As I said in my original review, from a plot point of view, Tris’ death was necessary. The second the rebels gathered in that lab to decide who was going to go into the lab and Caleb volunteered, I knew it was a red herring. Tris is not hardened in the way that someone even like Katniss had become by the end of Mocking Jay. To let Tris not go would have been a betrayal of the character. So why not let Tris have resistance and live? In my opinion, that too was a red herring. It was a way to give readers false hope that Tris might yet survive. The kind of set up we have was a classic heroic sacrifice. One must selfishly give up their life to save the lives of countless others. Tris has always been shown to hang on to her Abnegation morality and this move was the ultimate expression of that. The move was brave on the part of Roth. Rarely in fiction does an author kill off a protagonist, rarer still in young adult novels.

The problem I have with Tris’ death isn’t that she died, it’s the set-up that lead to the death for two reasons.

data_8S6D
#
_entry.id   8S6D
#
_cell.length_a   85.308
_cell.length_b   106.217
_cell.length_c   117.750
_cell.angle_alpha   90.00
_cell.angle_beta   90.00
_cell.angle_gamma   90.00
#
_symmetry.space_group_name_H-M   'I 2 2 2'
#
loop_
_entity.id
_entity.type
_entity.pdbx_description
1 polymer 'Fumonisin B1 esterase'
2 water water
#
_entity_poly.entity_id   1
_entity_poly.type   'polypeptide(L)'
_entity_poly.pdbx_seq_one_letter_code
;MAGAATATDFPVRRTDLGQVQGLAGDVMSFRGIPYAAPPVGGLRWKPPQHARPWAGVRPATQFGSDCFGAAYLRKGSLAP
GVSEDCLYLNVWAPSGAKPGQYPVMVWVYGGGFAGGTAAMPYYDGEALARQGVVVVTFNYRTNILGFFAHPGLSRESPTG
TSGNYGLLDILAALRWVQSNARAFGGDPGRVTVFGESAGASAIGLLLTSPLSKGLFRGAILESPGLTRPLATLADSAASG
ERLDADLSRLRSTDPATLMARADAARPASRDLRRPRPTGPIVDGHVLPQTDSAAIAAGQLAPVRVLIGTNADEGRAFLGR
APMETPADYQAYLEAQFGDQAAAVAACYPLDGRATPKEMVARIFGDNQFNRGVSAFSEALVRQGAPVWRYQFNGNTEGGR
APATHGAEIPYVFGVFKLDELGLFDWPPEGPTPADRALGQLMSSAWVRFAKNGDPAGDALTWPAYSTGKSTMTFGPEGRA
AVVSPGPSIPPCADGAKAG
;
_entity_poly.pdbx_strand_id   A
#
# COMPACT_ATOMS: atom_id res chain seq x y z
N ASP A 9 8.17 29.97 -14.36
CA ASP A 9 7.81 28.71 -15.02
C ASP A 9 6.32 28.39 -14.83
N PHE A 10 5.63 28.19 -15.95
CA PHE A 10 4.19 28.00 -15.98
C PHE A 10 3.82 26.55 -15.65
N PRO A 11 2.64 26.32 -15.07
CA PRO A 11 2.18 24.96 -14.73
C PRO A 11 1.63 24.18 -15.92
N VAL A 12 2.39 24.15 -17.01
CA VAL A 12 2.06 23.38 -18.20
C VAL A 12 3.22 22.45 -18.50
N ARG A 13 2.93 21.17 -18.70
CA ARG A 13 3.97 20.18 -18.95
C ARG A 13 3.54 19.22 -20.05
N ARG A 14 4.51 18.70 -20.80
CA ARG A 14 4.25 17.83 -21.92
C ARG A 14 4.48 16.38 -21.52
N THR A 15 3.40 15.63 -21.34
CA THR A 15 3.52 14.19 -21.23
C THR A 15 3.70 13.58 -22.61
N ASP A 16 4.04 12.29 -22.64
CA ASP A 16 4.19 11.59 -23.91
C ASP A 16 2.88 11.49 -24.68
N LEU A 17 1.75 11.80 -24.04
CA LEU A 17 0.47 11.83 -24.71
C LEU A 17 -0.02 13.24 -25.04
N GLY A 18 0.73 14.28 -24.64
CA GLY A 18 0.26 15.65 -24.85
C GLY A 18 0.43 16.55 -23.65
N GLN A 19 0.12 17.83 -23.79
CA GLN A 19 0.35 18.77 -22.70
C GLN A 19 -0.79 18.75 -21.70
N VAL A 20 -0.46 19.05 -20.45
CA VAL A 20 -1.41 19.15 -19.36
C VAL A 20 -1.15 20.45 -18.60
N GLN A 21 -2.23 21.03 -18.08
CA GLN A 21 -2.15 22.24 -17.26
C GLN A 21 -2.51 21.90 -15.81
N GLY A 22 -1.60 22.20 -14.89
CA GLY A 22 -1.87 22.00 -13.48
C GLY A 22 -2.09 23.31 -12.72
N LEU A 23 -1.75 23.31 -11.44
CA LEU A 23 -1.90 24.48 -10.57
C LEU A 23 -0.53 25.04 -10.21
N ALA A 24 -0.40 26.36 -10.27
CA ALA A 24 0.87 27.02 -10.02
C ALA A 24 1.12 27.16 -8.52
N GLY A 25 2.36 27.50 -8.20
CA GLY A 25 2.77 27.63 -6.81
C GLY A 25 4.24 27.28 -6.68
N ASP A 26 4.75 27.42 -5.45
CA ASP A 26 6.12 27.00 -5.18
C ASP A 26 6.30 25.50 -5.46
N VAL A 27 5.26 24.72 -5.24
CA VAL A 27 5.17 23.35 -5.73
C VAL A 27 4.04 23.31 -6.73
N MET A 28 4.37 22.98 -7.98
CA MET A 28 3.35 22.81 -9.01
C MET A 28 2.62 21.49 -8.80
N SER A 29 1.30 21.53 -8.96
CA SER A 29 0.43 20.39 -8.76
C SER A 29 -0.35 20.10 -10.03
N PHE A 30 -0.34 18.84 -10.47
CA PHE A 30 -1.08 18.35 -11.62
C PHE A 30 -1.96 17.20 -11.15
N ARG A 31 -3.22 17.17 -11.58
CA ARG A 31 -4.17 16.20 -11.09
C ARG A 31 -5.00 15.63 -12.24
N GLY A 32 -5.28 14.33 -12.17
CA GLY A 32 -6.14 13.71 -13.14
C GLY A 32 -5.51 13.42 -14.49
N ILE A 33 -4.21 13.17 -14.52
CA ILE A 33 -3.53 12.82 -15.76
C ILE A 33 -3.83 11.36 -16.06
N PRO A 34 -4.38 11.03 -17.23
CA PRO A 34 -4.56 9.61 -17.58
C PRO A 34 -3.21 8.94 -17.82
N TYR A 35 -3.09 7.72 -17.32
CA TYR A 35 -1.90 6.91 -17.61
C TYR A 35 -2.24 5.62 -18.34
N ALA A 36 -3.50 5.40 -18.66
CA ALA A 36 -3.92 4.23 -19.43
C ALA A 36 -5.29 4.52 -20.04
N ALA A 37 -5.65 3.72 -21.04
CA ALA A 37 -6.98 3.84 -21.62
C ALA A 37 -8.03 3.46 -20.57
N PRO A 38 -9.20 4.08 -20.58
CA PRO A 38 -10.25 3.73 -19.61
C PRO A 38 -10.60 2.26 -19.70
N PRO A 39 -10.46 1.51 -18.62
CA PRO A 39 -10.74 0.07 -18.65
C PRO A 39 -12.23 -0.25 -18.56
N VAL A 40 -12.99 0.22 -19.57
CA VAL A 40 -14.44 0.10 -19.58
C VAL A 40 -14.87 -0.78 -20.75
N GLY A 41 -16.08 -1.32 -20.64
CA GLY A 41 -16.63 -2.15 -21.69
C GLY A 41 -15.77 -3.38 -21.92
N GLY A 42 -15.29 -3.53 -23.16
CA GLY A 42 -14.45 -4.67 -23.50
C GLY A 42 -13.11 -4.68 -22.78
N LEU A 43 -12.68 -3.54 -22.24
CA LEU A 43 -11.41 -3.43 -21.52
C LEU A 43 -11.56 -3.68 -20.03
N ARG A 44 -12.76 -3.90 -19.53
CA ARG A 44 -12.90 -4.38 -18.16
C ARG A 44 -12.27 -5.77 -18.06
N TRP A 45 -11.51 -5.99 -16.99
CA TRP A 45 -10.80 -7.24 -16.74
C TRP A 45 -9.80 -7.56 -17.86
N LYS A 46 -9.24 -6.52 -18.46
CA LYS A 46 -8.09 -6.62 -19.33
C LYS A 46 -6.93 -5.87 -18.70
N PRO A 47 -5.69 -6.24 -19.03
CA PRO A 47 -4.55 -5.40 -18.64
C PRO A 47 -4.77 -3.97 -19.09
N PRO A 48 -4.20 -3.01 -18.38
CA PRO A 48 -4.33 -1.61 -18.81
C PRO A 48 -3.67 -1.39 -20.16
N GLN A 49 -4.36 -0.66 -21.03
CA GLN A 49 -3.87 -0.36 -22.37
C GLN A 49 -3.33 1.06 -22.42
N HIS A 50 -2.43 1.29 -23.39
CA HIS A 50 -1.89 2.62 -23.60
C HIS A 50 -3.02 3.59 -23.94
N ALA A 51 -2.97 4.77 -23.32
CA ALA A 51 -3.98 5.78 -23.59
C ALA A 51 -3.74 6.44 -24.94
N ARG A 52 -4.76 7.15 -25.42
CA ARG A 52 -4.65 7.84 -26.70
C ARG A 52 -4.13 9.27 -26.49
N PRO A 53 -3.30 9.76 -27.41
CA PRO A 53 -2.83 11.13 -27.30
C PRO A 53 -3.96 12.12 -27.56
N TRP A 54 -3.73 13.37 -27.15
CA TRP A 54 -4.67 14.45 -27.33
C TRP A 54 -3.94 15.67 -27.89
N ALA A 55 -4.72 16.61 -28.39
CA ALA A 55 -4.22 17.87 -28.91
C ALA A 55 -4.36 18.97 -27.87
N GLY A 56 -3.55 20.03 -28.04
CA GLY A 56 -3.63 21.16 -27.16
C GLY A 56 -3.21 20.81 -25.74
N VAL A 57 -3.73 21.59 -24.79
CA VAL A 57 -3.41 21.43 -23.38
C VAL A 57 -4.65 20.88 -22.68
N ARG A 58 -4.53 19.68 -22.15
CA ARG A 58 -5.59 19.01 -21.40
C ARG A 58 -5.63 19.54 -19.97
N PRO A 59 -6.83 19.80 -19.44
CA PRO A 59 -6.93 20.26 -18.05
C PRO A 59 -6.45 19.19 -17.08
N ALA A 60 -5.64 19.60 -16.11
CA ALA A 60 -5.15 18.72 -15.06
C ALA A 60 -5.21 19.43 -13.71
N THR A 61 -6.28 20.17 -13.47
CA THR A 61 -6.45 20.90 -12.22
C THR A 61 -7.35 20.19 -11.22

One: the science in this book is god-awful. Murder genes do not exist. Violence genes do not exist. Even if they did they are not the end all, be all reason that a person does something. You cannot “fix” a society by fixing a gene. You need to fix the underlying issues. You want less violence? Take guns out of the hands of the masses. Ensure the masses are well fed and have equal access to education and jobs and the chance for a secure life because it is inequality and desperation that leads to the kinds of acts that government is trying to stamp out. Patting someone on the head and being all “it’s all right, you couldn’t help yourself” is condescending and stupid. Think of it this way: a four year old starts to hit his playmates because they took a toy that he wanted to play with. The adult in the room doesn’t just giggle and say “oh how cute.” They take the child aside, tell that it’s wrong AND why it’s wrong and you correct the behavior. By having these people believe that the legit can’t help themselves they come across as bad parents and not legitimate scientists thereby undermining credibility in the plot. Oh: and making Four not actually Divergent? Total stunt writing to give his character motivation to join the rebels. From Chicago’s point of view he is so why is he letting a stranger change his view of himself? Anyway.